BackPilocepheus azoricus Pérez-íñigo, 1992

Pilocepheus azoricus Pérez-íñigo, 1992

  • Kingdom: Animalia
  • Phylum: Arthropoda
  • Class: Arachnida
  • Order: Acari: Oribatida
  • Family: Cepheidae
NT Near Treatened
IUCN Red List Status:

Countries of Occurrence:
Portugal - Azores


Danielczak, A.


Facilitators / Compilers/s:

Assessment Rationale:

Pilocepheus azoricus is an endemic species of the Azores (Portugal), known from the islands of Graciosa, Terceira, S. Miguel and Sta. Maria. From the available data, it has a relatively small Extent of Occurrence (11,075 km2 ), and a small Area of Occupancy (40 km2 ), but these are likely to be underestimates, as this species probably has a wider distribution through the soil component of the islands. It can be assumed that this species is affected by human activities and invasive plant species that alter the natural structure and composition of the soil, and future climatic changes and increased risk of droughts will also affect this species. The present situation of this species needs to be further assessed and further research is needed into its population, distribution, threats, ecology and life history; while conservation of natural habitats and invasive species control could potentially aid this species' conservation. However, despite the incomplete knowledge regarding this species population, distribution, threats and ecology, this species is unlikely to warrant listing under the most threatened Red List categories. Pending further information, the number of locations could be said to be relatively small, and so the species can be precautionarily assessed as Near Threatened.

Geographic Range:

Pilocepheus azoricus is an Azorean-endemic oribatid mite species known from Graciosa, Terceira, S. Miguel and Sta. Maria islands (Azores, Portugal) (Borges et al. 2010). It is known from a few natural areas. It is present in three Natural Forest Reserves; Caldeira Sta. Bárbara e Mistérios Negros (Terceira), Graminhais (S. Miguel) and Pico Alto (Sta. Maria). From the available data, the Extent of Occurrence (EOO) would be ca. 11,075 km² and the Area of Occupancy (AOO) would be 40 km².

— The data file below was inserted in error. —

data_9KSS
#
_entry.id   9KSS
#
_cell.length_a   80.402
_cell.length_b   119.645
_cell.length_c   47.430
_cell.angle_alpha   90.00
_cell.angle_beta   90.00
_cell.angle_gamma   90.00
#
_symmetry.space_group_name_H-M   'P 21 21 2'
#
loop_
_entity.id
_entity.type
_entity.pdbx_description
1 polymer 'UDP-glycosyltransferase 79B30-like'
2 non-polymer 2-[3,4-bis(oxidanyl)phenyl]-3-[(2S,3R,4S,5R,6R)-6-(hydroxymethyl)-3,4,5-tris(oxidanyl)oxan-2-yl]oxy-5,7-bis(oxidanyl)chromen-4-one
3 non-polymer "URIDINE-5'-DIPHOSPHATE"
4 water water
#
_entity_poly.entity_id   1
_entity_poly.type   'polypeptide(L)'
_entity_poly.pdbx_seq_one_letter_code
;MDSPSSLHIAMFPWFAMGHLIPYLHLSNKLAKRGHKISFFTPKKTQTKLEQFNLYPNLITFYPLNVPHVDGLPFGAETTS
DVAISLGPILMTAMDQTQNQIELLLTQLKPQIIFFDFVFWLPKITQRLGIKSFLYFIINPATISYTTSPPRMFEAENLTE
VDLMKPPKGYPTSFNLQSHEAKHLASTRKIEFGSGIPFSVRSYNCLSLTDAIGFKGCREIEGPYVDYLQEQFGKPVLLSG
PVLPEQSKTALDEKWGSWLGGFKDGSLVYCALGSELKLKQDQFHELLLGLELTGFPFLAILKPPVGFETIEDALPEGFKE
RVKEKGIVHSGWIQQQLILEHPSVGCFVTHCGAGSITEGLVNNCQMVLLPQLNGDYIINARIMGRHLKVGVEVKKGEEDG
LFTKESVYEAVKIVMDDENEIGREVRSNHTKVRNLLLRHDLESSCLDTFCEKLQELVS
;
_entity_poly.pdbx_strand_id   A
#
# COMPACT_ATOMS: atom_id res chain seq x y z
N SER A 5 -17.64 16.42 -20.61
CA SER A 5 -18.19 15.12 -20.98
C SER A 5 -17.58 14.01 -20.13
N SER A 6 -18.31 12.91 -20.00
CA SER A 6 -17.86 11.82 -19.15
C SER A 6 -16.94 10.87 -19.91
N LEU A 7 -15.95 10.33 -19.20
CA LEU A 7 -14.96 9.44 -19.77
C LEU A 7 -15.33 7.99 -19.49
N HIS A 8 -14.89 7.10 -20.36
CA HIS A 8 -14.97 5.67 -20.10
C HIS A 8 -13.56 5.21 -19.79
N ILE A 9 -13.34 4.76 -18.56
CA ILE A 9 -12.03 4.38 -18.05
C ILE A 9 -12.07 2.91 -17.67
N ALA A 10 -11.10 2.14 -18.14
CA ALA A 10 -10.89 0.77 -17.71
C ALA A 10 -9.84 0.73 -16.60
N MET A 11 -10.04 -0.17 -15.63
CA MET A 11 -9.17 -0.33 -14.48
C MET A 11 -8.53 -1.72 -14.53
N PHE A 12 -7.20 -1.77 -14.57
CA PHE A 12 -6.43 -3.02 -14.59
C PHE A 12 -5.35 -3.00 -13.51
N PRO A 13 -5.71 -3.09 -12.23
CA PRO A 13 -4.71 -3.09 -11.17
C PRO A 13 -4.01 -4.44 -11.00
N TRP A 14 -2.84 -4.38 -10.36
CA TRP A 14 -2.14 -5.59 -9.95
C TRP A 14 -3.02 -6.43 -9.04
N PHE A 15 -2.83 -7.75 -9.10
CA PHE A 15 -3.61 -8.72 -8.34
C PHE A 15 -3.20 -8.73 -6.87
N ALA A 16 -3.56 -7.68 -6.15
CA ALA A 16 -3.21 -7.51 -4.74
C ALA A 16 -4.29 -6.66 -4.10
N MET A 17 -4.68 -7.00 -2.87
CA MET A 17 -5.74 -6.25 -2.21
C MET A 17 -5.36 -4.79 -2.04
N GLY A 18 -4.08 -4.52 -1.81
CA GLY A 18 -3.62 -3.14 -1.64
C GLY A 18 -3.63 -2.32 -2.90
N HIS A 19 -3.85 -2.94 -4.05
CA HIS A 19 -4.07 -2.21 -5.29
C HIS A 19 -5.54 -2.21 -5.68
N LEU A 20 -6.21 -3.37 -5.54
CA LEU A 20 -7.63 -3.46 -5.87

Portugal - Azores
Extent of Occurrence (EOO):
11,075 (km2)
Area of Occupancy (AOO):
40 (km2)
Elevation Lower Limit:
Elevation Upper Limit:
Biogeographic Realms:
Endemic Azores


No current population size estimates exist for this species. This species occurs on several islands and, as an oribatid mite, it is likely common and widespread in the soil habitat. Current Population Trend: Unknown. 

Habitat and Ecology

The ecology and traits of this species are unknown. Oribatid mites are associated with organic matter in most terrestrial ecosystems, being found throughout the soil profile, in surface litter, on grasses, shrubs or in the bark and leaves of trees, among other habitats. Oribatida are also one of the most numerically dominant arthropod groups in the organic horizons of most soils (Behan-Pelletier 1999). This species has been collected mainly in native vegetation areas. Some specimens were collected from Selaginella kraussiana or from under Myrica faya. Systems: Terrestrial.

Major Threat(s):

A lack of information regarding the present range of this species precludes an accurate assessment of potential threats. Nevertheless, it can be assumed that this species will be affected by future habitat declines as a consequence of climate change (Ferreira et al. 2016) and increased droughts. Other factors that degrade habitat quality, in the form of changes in the soil structure and composition, namely land use changes, agricultural practices, pesticides and nutrient loads or invasive plants, might also affect this species. 

Conservation Actions

The species is not protected by regional law, but part of its habitat is in regionally protected areas (Natural Parks of Graciosa, Terceira, S. Miguel and Sta. Maria). Besides climate change and increased risk of droughts, land-use changes and invasive species are likely one of the main current and future threats faced. As such, conservation of native habitats and invasive species control could potentially aid this species' conservation. Further research is needed into its population, distribution, threats, ecology and life history, and it is necessary to develop a monitoring plan for the invertebrate community in order to contribute to the conservation of this species.